Tag Archives: dead scientists

Graves from Göttingen: Max von Laue

Max von Laue was born as Max Laue in 1879 to Julius Laue and Minna Zerrenner. His father was later raised to hereditary nobility, for which the ‘von’ was added. The father was a German military administrator, thus the family moved frequently during von Laue’s childhood. A professor in Strasbourg interested him in the sciences,

Graves from Göttingen: Adolf Windaus

Adolf Windaus was born on Christmas Day, 1876 to Margarete Elster and Adolf Windaus. He was born into a family that had mostly been tradesmen and artisans—his father was a drapery manufacturer. However, as a child, he attended the prestigious Französisches Gymnasium in Berlin. Although he had been interested in literature and the humanities as

Graves from Göttingen: Richard Adolf Zsigmondy

Nanotechnology often seems like it belongs in the pages of a science fiction book, but it’s been studied for well over a hundred years. It is now known that the Romans used nanotechnology to make such things as the fascinating Lycurgus Cup, and scientists from the 17th century alchemist Daniel Sennert to Michael Faraday have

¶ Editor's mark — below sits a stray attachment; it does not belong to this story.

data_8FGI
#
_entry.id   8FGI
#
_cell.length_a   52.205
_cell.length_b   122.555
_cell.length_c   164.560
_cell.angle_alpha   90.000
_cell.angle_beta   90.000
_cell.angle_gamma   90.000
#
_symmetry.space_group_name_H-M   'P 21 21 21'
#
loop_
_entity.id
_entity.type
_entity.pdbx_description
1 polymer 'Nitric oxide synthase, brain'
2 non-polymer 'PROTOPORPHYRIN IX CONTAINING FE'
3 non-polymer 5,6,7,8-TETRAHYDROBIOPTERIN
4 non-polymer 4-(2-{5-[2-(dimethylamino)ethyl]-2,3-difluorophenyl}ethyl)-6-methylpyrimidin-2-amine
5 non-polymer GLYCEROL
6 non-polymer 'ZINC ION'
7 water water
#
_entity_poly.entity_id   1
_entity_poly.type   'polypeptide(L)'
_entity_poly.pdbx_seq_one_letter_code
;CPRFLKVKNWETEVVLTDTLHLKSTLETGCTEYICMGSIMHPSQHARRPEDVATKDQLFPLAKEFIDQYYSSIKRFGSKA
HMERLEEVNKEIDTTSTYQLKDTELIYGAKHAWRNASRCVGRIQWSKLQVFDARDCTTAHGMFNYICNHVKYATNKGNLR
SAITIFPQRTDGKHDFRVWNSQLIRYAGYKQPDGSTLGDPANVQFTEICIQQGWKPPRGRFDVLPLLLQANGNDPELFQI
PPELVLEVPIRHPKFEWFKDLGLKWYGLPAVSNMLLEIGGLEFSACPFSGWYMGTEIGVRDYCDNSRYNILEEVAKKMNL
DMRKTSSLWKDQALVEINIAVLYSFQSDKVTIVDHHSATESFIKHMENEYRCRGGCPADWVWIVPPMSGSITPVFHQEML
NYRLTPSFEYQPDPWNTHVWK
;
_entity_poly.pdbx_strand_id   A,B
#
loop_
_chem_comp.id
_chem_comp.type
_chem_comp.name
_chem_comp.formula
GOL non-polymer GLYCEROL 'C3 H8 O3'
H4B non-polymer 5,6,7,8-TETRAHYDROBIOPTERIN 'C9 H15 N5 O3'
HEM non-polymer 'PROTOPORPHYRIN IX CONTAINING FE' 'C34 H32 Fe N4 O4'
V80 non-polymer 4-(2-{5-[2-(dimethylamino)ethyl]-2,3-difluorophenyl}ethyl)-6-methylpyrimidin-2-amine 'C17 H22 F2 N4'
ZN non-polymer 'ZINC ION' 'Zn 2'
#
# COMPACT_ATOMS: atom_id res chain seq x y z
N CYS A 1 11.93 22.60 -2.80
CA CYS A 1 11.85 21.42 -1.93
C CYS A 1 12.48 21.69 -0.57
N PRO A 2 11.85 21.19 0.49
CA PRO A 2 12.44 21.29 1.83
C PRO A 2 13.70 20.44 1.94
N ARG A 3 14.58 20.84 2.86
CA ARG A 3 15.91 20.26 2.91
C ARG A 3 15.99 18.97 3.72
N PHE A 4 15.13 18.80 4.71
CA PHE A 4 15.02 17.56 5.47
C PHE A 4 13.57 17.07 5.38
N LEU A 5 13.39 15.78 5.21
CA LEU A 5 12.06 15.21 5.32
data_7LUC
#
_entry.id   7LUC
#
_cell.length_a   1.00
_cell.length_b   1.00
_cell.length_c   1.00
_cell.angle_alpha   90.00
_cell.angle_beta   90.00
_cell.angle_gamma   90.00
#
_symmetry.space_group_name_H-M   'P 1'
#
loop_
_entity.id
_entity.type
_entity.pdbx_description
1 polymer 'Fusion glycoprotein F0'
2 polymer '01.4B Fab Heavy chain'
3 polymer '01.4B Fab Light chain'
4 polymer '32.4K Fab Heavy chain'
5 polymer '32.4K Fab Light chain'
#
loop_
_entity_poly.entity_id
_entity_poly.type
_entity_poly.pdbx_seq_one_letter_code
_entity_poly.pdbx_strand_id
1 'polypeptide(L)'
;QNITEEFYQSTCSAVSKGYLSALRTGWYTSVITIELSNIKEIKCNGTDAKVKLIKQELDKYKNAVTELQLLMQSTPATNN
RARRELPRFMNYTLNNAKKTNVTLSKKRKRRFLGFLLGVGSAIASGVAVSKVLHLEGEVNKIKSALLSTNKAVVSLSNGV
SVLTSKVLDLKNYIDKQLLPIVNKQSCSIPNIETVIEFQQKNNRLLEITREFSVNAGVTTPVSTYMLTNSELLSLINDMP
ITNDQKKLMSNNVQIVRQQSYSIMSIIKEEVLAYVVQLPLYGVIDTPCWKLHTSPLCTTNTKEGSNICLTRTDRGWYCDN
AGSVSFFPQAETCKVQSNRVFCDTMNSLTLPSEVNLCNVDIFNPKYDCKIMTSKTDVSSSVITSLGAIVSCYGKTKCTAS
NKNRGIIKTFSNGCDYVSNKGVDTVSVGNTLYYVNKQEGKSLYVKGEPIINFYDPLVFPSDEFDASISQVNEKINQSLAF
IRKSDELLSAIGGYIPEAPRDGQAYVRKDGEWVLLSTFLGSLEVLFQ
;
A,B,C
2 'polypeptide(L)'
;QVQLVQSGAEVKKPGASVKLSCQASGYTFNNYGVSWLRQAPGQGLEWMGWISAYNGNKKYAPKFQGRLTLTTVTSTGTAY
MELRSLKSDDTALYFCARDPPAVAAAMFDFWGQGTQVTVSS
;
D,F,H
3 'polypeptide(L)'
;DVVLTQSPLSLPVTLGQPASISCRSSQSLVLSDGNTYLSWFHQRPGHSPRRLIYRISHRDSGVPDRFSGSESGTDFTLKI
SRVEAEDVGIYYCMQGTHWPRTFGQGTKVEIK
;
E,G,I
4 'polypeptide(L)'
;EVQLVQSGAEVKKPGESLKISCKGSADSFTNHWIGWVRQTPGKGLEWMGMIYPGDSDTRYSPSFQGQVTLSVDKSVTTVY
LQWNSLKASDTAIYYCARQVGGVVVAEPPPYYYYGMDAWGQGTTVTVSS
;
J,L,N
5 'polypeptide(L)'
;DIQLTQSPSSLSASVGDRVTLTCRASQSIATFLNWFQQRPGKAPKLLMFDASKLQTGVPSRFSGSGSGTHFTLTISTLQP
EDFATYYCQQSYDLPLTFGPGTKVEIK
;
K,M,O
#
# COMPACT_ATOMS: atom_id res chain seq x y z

Graves from Göttingen: Max Planck

You should know the name of Max Planck. Not only does he have a German research institution chain named after him, he also completely revolutionized physics around the turn of the last century. His work with thermodynamic problems, such as blackbody radiation and a phenomenon known as the ultraviolet catastrophe, led him to develop his

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